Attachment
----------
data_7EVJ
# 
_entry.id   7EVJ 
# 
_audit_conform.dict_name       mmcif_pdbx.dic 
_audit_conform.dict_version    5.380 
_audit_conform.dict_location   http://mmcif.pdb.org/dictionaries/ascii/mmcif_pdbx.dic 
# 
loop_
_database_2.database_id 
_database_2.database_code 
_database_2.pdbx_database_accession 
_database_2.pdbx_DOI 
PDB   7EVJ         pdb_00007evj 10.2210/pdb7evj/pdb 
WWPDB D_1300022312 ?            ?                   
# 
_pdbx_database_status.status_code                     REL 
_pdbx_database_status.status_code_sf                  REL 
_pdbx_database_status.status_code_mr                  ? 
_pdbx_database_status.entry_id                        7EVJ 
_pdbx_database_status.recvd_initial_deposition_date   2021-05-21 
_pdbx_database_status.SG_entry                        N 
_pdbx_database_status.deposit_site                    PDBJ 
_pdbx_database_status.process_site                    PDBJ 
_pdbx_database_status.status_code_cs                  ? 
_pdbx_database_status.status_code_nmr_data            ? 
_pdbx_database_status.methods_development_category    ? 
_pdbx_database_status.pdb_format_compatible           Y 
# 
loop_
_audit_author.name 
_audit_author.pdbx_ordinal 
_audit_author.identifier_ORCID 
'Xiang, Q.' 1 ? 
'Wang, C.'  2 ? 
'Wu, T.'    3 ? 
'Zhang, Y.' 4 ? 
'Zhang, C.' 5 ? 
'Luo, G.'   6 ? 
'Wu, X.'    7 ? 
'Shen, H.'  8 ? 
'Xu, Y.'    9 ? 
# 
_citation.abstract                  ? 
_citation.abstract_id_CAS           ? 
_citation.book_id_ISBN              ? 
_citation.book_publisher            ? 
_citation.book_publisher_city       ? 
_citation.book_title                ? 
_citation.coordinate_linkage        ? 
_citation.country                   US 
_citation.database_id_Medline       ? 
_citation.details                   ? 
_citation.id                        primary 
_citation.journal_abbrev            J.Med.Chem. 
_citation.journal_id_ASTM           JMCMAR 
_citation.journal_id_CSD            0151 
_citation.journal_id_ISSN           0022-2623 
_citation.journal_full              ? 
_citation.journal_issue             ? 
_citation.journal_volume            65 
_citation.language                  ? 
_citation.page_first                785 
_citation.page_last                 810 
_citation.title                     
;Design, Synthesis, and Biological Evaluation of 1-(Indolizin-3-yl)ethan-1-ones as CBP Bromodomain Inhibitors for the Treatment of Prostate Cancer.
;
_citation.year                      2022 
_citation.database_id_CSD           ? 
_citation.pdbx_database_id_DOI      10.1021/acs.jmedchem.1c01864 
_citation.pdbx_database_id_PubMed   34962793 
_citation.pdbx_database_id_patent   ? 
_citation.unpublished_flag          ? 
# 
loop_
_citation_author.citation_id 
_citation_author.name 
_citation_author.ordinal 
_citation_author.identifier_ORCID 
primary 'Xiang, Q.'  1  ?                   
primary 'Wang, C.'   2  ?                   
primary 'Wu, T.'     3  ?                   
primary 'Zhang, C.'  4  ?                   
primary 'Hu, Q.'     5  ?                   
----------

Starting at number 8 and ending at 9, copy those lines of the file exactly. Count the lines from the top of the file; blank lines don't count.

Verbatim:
# 
loop_